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When Jeff Be­zos was spot­ted strid­ing be­tween meet­ings at the an­nual Allen & Com­pany Sun Val­ley Con­fer­ence last sum­mer, bi­ceps bulging and look­ing like a real-life Ter­mi­na­tor, the im­age of “Swole Jeff Be­zos” went vi­ral: The Ama­zon CEO, it seemed, had come to em­body his killing ma­chine of a com­pany. He had just ac­quired Whole Foods Mar­ket for $13.7 bil­lion, wilt­ing ri­val gro­cers’ stock prices as much as 14% merely on the news. He erad­i­cated the up­scale mar­ket’s long-stand­ing “whole pay­check” rep­u­ta­tion in a sin­gle day by cut­ting prices on pop­u­lar items like kale and sal­mon. He also turned the stores into show­rooms for Ama­zon’s ex­pand­ing line of Echo home-as­sis­tant de­vices, which in­cludes the cam­era-en­abled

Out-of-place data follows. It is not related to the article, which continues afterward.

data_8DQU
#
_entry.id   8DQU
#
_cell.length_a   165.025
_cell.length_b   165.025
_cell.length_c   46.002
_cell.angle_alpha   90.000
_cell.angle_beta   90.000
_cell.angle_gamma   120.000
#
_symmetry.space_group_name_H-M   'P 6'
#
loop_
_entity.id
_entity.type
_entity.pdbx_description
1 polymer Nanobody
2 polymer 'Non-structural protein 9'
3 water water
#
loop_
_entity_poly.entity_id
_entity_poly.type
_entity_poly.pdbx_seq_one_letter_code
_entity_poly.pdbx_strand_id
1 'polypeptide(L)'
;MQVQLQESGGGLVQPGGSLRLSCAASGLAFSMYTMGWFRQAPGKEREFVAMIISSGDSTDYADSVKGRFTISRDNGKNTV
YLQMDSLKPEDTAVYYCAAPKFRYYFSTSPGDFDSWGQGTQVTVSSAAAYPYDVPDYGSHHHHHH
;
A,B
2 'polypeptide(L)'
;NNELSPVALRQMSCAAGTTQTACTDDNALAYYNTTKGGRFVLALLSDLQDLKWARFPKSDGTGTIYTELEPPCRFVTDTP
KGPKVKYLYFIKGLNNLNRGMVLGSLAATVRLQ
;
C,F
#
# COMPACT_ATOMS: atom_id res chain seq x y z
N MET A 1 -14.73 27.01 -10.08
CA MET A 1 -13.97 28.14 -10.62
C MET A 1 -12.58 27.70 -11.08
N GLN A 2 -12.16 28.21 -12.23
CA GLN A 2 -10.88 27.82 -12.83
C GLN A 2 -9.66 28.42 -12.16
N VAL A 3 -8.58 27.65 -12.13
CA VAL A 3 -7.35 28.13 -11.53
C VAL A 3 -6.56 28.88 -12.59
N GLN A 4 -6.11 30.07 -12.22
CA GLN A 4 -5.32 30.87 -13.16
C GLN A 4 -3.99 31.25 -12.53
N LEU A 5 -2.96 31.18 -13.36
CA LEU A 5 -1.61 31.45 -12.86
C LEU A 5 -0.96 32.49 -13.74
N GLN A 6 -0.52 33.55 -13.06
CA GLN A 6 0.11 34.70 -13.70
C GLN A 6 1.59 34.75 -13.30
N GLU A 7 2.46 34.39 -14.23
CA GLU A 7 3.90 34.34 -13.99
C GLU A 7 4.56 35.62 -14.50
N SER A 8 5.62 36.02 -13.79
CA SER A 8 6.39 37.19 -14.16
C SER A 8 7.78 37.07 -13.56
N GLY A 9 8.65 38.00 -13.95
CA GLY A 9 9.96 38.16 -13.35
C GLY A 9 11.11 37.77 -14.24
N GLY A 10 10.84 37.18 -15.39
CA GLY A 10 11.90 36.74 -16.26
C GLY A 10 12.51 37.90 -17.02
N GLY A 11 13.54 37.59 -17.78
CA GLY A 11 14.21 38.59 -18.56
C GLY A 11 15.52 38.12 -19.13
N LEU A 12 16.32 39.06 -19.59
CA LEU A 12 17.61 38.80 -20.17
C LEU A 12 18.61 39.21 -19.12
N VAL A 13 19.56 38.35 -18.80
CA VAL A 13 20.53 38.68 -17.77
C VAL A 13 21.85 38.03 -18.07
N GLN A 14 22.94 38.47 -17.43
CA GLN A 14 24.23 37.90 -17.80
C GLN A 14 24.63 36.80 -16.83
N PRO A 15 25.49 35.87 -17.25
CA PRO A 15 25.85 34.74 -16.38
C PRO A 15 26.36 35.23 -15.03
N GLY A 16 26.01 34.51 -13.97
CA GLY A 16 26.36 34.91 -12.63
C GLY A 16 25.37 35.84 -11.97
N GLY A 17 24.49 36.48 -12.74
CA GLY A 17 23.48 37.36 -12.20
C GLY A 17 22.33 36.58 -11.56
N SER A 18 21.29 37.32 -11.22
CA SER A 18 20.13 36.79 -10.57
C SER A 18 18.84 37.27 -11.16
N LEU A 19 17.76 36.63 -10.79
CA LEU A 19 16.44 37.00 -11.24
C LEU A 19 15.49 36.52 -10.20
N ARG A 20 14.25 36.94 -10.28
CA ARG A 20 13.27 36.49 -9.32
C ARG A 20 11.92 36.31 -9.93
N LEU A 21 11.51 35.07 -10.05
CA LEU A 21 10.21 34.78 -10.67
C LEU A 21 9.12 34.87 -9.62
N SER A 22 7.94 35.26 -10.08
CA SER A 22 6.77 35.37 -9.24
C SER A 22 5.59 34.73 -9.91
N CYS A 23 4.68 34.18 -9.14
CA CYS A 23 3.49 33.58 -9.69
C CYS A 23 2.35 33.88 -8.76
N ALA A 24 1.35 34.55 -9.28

Look (for Ai-pow­ered fash­ion ad­vice), the touch-screen Show (which can play videos), and Spot, an alarm-clock re­place­ment. Peo­ple can find Ama­zon’s Alexa (which also pow­ers Echo) in a grow­ing num­ber of places, from BMWS to busi­ness con­fer­ence rooms, and the com­pany is sup­port­ing ad­di­tional con­ver­sa­tional ap­pli­ca­tions by al­low­ing devel­op­ers to sell en­hanced skills (à la Ap­ple in-app pur­chases) and sub­scrip­tions to voice ser­vices, such as a Jeop­ardy! trivia app. Mean­while, Ama­zon has qui­etly bulked up its own ros­ter of pri­vate la­bels, adding dozens of home­grown brands in cat­e­gories that in­clude pantry staples, ath­leisure, and fur­ni­ture. So now, when a cus­tomer asks Alexa for cashews or di­a­pers or a Be­zos-style tight black polo, Ama­zon can ful­fill the or­der with its own prod­ucts.

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